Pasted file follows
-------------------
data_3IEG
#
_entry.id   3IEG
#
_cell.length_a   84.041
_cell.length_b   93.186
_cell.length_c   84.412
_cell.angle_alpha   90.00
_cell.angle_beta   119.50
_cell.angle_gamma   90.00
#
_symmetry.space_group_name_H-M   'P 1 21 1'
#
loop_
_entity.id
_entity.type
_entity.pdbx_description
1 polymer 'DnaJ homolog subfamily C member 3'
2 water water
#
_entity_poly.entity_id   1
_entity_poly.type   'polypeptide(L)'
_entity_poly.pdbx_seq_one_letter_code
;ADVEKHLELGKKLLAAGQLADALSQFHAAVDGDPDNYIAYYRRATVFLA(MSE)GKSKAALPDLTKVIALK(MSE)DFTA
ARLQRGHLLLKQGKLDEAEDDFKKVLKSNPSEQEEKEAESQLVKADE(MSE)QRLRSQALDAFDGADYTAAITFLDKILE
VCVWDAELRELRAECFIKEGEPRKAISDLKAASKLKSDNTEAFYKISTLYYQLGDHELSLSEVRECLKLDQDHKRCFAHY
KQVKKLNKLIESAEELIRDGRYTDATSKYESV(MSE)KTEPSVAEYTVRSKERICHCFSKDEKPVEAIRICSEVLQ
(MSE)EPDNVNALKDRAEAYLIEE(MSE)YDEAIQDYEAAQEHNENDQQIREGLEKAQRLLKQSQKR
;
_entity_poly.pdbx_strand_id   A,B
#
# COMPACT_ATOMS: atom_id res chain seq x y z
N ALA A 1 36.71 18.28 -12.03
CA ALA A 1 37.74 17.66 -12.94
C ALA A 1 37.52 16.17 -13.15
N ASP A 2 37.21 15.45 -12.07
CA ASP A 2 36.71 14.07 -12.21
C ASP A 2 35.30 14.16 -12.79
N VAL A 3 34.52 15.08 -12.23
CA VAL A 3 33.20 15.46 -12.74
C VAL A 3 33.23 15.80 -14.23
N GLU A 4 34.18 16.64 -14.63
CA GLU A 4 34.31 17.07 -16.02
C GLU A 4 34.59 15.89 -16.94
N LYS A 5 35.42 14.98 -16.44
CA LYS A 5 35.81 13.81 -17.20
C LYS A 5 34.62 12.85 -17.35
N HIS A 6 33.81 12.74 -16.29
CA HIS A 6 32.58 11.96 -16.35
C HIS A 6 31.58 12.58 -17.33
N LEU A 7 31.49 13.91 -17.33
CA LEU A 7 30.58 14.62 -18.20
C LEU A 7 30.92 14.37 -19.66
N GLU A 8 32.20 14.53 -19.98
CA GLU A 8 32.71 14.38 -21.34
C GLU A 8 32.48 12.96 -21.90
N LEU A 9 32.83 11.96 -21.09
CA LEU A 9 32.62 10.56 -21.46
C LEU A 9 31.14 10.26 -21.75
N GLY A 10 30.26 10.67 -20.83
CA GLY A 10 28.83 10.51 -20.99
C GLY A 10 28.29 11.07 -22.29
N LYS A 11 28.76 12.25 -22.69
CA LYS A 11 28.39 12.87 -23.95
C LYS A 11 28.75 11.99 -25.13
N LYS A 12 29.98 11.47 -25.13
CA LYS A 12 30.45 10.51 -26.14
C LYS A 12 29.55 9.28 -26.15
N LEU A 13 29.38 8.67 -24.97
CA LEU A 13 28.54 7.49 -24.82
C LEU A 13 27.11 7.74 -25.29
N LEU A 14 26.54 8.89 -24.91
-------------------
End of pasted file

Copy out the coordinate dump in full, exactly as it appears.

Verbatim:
data_3IEG
#
_entry.id   3IEG
#
_cell.length_a   84.041
_cell.length_b   93.186
_cell.length_c   84.412
_cell.angle_alpha   90.00
_cell.angle_beta   119.50
_cell.angle_gamma   90.00
#
_symmetry.space_group_name_H-M   'P 1 21 1'
#
loop_
_entity.id
_entity.type
_entity.pdbx_description
1 polymer 'DnaJ homolog subfamily C member 3'
2 water water
#
_entity_poly.entity_id   1
_entity_poly.type   'polypeptide(L)'
_entity_poly.pdbx_seq_one_letter_code
;ADVEKHLELGKKLLAAGQLADALSQFHAAVDGDPDNYIAYYRRATVFLA(MSE)GKSKAALPDLTKVIALK(MSE)DFTA
ARLQRGHLLLKQGKLDEAEDDFKKVLKSNPSEQEEKEAESQLVKADE(MSE)QRLRSQALDAFDGADYTAAITFLDKILE
VCVWDAELRELRAECFIKEGEPRKAISDLKAASKLKSDNTEAFYKISTLYYQLGDHELSLSEVRECLKLDQDHKRCFAHY
KQVKKLNKLIESAEELIRDGRYTDATSKYESV(MSE)KTEPSVAEYTVRSKERICHCFSKDEKPVEAIRICSEVLQ
(MSE)EPDNVNALKDRAEAYLIEE(MSE)YDEAIQDYEAAQEHNENDQQIREGLEKAQRLLKQSQKR
;
_entity_poly.pdbx_strand_id   A,B
#
# COMPACT_ATOMS: atom_id res chain seq x y z
N ALA A 1 36.71 18.28 -12.03
CA ALA A 1 37.74 17.66 -12.94
C ALA A 1 37.52 16.17 -13.15
N ASP A 2 37.21 15.45 -12.07
CA ASP A 2 36.71 14.07 -12.21
C ASP A 2 35.30 14.16 -12.79
N VAL A 3 34.52 15.08 -12.23
CA VAL A 3 33.20 15.46 -12.74
C VAL A 3 33.23 15.80 -14.23
N GLU A 4 34.18 16.64 -14.63
CA GLU A 4 34.31 17.07 -16.02
C GLU A 4 34.59 15.89 -16.94
N LYS A 5 35.42 14.98 -16.44
CA LYS A 5 35.81 13.81 -17.20
C LYS A 5 34.62 12.85 -17.35
N HIS A 6 33.81 12.74 -16.29
CA HIS A 6 32.58 11.96 -16.35
C HIS A 6 31.58 12.58 -17.33
N LEU A 7 31.49 13.91 -17.33
CA LEU A 7 30.58 14.62 -18.20
C LEU A 7 30.92 14.37 -19.66
N GLU A 8 32.20 14.53 -19.98
CA GLU A 8 32.71 14.38 -21.34
C GLU A 8 32.48 12.96 -21.90
N LEU A 9 32.83 11.96 -21.09
CA LEU A 9 32.62 10.56 -21.46
C LEU A 9 31.14 10.26 -21.75
N GLY A 10 30.26 10.67 -20.83
CA GLY A 10 28.83 10.51 -20.99
C GLY A 10 28.29 11.07 -22.29
N LYS A 11 28.76 12.25 -22.69
CA LYS A 11 28.39 12.87 -23.95
C LYS A 11 28.75 11.99 -25.13
N LYS A 12 29.98 11.47 -25.13
CA LYS A 12 30.45 10.51 -26.14
C LYS A 12 29.55 9.28 -26.15
N LEU A 13 29.38 8.67 -24.97
CA LEU A 13 28.54 7.49 -24.82
C LEU A 13 27.11 7.74 -25.29
N LEU A 14 26.54 8.89 -24.91